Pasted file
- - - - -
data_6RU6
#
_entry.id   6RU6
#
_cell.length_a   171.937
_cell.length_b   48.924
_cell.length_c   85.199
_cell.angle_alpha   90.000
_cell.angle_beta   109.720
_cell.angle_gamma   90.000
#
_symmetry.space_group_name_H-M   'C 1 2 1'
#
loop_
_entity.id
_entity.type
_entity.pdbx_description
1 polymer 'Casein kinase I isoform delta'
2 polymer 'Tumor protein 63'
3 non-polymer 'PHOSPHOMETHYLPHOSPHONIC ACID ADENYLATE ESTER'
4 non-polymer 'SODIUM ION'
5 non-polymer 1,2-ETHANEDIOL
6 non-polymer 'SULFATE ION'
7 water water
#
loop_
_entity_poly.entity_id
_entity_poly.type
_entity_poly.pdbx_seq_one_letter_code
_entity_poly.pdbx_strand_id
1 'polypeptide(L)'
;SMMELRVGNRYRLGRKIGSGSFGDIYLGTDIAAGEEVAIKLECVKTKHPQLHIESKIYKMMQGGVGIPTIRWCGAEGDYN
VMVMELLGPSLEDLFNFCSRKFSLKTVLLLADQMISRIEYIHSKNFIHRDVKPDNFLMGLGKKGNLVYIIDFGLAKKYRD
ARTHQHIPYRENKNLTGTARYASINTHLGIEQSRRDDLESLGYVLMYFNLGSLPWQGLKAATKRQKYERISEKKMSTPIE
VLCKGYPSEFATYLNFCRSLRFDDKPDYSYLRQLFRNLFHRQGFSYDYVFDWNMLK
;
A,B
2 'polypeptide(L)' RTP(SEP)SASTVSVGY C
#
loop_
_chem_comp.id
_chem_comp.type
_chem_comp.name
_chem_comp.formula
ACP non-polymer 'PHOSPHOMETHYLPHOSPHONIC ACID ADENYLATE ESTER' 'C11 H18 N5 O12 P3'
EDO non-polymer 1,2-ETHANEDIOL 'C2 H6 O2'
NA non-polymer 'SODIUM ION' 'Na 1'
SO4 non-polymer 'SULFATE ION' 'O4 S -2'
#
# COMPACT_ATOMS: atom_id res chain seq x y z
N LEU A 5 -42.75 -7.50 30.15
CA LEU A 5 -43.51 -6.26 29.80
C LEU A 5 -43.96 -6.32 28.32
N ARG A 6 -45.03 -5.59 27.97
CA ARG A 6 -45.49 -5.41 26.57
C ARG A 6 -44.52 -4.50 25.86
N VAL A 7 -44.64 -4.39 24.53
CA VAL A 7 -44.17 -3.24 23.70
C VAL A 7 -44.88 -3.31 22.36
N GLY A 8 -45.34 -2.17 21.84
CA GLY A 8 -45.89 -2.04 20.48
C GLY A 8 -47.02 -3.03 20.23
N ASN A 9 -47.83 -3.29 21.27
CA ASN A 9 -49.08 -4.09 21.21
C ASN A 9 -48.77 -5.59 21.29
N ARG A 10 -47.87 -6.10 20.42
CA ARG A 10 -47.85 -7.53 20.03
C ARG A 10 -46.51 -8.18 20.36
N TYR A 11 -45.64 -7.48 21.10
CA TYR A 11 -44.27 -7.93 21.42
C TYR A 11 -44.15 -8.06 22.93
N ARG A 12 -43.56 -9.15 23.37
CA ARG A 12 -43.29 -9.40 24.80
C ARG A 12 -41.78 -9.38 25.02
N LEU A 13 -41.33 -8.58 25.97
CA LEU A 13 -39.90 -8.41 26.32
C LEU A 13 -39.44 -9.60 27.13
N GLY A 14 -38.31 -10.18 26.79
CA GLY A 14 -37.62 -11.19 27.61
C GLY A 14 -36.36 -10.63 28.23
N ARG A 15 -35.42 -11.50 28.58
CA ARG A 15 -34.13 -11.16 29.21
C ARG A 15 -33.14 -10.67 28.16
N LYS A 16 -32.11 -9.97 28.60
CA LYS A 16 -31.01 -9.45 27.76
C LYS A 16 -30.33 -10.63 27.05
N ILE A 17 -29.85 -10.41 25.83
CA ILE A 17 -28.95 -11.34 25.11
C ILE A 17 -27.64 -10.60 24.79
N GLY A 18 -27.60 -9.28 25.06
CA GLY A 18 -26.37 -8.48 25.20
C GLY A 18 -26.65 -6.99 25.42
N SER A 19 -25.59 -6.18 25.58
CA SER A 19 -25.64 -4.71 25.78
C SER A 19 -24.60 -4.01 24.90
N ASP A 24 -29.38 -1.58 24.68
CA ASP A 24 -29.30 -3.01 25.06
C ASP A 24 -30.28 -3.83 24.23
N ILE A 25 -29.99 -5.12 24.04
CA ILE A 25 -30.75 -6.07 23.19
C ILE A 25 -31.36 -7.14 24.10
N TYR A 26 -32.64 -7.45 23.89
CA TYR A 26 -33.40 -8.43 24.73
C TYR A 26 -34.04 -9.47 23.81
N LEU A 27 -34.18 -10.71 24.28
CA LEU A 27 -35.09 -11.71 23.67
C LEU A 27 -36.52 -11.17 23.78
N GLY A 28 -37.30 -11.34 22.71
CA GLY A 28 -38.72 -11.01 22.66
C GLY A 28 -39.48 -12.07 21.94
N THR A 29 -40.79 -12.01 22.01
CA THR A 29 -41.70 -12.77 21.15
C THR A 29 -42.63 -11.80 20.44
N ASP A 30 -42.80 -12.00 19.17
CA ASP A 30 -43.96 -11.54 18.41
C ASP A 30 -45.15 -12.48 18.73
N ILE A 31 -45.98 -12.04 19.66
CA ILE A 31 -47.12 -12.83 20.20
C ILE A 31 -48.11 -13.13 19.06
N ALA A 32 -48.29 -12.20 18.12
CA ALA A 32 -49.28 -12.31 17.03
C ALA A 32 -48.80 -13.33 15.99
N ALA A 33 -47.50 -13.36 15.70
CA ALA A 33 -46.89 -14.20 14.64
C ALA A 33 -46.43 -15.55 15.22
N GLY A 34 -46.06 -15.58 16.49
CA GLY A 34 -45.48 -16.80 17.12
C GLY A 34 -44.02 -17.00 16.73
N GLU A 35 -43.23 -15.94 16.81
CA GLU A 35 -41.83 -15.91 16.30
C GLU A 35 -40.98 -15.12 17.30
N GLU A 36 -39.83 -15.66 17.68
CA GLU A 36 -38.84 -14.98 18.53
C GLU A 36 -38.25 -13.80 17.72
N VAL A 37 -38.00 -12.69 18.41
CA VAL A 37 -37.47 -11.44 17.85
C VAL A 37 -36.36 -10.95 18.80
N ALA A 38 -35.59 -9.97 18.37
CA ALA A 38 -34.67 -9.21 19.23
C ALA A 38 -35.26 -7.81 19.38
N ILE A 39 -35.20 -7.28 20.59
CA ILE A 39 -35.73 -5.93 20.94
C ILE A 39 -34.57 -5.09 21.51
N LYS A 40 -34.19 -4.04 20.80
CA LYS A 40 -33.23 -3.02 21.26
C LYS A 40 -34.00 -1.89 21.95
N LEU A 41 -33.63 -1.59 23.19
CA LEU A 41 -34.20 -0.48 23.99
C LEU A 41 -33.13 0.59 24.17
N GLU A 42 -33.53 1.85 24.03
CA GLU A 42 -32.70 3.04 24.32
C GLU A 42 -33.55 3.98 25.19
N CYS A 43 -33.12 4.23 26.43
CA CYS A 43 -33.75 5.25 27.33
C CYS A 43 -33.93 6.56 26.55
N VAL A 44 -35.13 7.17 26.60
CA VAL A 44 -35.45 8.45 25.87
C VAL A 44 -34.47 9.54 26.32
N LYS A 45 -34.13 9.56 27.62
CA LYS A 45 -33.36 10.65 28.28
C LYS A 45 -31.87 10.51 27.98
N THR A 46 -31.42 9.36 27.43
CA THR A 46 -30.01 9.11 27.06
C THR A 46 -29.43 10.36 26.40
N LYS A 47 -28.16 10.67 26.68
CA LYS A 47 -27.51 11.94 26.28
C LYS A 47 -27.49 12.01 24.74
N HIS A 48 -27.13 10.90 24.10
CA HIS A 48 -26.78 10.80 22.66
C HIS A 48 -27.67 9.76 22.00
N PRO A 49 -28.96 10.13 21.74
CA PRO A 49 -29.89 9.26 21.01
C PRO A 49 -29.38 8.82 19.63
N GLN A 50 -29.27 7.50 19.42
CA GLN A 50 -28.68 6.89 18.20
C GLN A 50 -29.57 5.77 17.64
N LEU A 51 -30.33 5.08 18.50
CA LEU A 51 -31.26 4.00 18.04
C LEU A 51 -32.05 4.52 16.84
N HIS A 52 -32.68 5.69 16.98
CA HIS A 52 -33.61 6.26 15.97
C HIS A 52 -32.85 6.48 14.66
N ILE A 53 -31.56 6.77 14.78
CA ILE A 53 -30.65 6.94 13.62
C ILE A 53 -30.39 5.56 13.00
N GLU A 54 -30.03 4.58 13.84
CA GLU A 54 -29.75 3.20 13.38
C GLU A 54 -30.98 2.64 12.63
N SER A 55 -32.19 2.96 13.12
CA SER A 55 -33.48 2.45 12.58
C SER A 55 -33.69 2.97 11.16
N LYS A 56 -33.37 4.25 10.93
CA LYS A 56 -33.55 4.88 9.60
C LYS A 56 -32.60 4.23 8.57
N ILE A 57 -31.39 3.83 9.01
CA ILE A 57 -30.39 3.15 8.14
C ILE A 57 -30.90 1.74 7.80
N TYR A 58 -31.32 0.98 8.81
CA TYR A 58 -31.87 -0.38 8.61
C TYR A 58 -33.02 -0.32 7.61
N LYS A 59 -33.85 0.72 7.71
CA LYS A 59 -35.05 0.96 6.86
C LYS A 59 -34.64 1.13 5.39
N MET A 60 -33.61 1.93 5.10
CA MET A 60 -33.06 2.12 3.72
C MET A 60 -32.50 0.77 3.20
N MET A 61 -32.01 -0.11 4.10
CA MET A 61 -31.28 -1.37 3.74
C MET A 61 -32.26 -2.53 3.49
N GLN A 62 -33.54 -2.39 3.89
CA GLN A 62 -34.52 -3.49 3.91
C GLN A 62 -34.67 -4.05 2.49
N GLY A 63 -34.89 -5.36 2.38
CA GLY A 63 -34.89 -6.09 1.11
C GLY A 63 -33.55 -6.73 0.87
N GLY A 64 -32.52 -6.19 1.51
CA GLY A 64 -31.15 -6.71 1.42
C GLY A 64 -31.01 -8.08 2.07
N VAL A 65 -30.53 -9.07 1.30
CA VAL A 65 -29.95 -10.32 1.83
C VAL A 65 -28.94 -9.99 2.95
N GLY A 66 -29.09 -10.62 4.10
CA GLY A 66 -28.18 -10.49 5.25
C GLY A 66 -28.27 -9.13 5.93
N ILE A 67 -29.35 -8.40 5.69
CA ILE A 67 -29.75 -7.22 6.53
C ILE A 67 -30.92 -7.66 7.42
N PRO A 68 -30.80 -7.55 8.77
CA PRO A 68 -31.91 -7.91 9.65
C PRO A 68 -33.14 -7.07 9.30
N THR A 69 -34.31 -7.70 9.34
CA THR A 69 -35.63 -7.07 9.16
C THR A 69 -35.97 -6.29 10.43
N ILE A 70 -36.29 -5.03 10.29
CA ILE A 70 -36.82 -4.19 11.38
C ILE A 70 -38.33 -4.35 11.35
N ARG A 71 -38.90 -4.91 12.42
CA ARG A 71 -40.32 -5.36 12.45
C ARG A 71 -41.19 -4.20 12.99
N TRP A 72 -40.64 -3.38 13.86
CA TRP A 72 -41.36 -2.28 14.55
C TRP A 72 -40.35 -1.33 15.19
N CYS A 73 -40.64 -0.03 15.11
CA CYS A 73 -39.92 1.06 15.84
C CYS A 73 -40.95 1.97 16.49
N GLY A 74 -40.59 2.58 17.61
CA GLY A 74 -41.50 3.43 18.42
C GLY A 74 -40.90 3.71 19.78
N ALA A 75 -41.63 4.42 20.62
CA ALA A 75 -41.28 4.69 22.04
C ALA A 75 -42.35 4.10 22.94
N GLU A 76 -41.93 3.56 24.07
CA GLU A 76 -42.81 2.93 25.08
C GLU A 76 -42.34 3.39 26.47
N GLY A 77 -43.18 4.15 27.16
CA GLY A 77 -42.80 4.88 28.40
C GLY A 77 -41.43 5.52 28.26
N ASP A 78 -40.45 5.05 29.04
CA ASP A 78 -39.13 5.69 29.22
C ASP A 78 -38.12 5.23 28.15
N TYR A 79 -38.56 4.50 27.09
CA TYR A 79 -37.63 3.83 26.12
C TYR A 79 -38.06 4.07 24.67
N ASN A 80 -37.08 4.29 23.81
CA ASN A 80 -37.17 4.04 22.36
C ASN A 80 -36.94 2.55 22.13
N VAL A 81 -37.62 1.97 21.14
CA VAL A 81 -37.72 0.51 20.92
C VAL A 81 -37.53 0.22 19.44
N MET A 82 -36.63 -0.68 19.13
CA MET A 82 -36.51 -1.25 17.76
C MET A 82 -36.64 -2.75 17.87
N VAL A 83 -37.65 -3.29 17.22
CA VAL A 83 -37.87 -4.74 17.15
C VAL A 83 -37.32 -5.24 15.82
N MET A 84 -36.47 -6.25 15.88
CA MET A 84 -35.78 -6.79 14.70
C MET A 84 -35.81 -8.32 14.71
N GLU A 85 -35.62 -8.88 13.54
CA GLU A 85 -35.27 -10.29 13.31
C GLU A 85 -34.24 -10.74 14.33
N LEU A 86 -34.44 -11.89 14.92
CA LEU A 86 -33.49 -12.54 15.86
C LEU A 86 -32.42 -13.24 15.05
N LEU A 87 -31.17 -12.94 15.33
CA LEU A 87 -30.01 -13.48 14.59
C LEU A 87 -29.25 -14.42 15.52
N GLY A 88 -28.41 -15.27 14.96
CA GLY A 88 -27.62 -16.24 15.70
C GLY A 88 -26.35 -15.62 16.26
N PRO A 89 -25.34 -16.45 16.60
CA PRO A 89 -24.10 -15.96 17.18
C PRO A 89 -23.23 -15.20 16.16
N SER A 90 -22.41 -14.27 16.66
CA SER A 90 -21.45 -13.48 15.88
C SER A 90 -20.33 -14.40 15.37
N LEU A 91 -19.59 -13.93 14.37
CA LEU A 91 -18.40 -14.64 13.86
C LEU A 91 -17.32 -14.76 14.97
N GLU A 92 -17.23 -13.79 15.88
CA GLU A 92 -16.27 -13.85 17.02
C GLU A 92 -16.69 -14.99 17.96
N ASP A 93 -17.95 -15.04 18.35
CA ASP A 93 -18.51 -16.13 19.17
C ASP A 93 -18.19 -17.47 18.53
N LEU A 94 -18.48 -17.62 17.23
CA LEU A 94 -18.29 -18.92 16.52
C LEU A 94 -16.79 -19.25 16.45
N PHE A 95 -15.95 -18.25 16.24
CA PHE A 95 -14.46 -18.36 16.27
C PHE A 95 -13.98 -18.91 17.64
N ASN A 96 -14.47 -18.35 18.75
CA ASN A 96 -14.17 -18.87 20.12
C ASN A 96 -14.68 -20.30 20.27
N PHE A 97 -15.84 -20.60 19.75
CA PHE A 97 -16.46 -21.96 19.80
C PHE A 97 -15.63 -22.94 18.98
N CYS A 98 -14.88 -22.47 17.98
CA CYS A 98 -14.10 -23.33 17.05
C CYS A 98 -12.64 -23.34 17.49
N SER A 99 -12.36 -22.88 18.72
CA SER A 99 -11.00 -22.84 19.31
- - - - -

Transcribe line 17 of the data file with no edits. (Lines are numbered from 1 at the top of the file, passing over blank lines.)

_entity.pdbx_description